A family does not have to be wealthy to respect the rights of each member. A nation does not have to be affluent to treat women and men equally.
Valuable social and cultural traditions can be and are maintained at all levels of income. The richness of a culture can be largely independent of the people’s wealth.
Moreover, human choices extend far beyond economic well-being. Human beings may want to be healthy.
But they also want to enjoy long and healthy lives,’ drink deep at the fountain of knowledge, participate freely in the life of their community, breathe fresh air and enjoy the simple pleasures of life in a clean physical environment and value the peace of mind that comes from security in their homes, in their jobs and in their society. Thus, the real wealth of a nation is its people.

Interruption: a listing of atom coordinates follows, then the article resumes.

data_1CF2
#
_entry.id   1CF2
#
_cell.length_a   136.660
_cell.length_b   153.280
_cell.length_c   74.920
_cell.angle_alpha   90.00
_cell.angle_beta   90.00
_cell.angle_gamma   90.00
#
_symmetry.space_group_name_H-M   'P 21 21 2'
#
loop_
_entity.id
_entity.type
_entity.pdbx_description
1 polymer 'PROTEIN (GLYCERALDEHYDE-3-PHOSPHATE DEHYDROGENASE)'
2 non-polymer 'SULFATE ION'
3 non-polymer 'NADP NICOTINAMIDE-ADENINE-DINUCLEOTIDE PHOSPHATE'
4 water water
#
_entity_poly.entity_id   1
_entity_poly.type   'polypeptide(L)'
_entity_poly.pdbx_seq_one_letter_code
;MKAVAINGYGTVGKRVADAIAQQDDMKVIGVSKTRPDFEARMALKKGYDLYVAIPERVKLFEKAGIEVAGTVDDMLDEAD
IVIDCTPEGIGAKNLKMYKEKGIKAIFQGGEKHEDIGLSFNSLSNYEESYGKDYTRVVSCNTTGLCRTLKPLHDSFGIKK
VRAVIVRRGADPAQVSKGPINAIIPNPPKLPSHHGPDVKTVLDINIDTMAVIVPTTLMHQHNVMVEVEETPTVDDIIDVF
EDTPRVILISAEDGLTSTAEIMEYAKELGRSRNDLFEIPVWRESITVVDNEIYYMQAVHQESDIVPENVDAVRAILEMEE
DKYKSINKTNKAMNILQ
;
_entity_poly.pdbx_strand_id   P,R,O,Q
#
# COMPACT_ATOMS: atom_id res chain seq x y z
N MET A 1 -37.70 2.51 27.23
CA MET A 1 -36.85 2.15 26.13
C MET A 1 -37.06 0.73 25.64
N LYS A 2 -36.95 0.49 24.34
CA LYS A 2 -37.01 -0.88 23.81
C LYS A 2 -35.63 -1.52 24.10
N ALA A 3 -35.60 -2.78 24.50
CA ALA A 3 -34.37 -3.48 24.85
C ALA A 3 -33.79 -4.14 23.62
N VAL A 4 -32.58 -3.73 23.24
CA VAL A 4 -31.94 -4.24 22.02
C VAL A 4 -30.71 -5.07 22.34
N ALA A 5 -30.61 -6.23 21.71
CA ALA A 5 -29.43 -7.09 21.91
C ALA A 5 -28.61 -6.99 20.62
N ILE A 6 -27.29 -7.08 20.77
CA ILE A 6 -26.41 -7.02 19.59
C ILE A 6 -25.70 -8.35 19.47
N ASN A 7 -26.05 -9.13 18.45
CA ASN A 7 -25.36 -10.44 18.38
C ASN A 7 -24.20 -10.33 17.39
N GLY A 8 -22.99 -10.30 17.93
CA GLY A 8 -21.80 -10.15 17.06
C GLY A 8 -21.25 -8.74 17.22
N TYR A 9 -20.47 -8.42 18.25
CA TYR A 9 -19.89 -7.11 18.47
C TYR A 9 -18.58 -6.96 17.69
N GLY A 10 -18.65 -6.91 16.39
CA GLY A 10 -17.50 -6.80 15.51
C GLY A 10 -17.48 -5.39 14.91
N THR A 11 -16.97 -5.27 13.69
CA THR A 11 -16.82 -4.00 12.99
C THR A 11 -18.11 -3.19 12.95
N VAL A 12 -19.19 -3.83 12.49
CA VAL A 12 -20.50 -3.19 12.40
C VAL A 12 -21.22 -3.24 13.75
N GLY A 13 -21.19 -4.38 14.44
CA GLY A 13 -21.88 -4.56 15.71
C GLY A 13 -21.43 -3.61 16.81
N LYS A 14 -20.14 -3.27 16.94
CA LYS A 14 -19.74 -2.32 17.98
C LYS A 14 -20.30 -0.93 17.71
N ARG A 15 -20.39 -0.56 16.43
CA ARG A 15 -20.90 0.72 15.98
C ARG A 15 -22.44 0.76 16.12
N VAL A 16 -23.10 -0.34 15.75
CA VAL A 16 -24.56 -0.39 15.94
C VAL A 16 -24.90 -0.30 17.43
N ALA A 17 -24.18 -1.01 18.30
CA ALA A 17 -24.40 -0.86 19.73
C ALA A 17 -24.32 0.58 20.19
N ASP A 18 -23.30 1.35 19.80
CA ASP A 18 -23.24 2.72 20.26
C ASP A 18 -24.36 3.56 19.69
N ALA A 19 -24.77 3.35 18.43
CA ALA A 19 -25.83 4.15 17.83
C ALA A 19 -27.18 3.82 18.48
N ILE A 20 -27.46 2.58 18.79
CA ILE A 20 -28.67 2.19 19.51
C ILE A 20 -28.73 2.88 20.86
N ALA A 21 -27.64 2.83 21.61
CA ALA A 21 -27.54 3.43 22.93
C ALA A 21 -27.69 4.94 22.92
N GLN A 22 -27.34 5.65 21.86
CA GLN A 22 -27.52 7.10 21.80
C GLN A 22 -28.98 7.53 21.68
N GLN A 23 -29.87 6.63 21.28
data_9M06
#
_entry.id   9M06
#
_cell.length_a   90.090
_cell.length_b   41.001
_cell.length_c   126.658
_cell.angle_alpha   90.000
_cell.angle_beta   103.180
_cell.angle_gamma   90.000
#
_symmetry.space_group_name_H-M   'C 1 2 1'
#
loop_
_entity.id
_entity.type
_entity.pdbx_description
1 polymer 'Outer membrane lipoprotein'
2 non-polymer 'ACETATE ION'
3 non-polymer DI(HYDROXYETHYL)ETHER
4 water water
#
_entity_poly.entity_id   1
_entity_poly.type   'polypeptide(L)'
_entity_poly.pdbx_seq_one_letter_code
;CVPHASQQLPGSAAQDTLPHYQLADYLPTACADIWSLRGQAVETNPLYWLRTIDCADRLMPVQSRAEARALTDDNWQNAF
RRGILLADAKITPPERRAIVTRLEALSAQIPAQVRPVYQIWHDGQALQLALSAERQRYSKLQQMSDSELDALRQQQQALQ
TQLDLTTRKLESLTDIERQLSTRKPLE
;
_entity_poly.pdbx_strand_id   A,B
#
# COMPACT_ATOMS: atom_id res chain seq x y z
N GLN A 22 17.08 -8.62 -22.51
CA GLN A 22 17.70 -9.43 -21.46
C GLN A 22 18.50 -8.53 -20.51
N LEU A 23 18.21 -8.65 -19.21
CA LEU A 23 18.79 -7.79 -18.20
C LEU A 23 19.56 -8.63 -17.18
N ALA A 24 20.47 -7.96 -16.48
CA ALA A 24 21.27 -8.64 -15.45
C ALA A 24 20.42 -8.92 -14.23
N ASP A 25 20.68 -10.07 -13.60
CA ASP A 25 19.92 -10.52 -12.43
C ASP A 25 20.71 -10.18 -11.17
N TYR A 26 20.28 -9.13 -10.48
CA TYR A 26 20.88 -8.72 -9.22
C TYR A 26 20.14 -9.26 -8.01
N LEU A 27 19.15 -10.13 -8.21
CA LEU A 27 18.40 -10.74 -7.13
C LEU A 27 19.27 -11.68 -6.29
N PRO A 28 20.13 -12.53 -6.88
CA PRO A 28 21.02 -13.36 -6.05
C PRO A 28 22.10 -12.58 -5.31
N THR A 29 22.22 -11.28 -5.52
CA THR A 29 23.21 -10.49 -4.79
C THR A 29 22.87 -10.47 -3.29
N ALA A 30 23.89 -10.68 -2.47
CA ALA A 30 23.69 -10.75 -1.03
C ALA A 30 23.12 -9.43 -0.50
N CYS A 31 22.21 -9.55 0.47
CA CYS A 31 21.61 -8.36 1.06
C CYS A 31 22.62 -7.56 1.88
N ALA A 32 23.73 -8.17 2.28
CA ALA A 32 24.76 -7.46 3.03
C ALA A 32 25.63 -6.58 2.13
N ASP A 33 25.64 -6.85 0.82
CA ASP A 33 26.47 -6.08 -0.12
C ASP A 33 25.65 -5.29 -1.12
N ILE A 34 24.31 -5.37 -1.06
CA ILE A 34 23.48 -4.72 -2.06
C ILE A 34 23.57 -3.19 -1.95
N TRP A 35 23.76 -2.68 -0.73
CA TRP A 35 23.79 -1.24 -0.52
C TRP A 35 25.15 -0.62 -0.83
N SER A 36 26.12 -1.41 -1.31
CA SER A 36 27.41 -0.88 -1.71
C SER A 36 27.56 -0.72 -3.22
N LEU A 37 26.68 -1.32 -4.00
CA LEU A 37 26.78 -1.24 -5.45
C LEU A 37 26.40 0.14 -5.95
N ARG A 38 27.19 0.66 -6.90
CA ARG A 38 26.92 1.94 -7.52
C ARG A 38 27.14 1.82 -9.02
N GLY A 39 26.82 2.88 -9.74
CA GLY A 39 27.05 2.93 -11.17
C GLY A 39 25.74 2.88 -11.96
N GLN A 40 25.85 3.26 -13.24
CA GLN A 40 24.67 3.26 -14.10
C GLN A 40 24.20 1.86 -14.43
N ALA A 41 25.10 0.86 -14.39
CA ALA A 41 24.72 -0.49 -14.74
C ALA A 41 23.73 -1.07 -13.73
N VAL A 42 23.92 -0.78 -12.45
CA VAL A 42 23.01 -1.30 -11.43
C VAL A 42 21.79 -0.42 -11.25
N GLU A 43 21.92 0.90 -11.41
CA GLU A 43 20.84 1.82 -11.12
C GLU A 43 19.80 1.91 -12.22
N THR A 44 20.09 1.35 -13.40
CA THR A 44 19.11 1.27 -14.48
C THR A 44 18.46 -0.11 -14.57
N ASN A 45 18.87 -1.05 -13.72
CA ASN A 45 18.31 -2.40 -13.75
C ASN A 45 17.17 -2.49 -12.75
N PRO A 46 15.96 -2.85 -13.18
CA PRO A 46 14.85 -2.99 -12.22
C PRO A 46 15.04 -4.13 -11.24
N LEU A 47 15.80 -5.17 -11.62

The excessive obsession with the creation of material wealth can obscure the ultimate objective of enriching human lives.
It is because of these reasons that many countries have a high GNP per capita, but low human development indicators and vice versa. Countries at similar levels of GNP per capita may have vastly different human development indicators, depending on the use they have made of their national wealth.
For example, Brunei, Iraq, Kuwait, Mauritius, Qatar, Senegal and Uganda have high per capita GNP but their human development indicators are relatively low, while Sri Lanka, Vietnam, Jordan and Peru have relatively low per capita GNP but their human development indicators are high.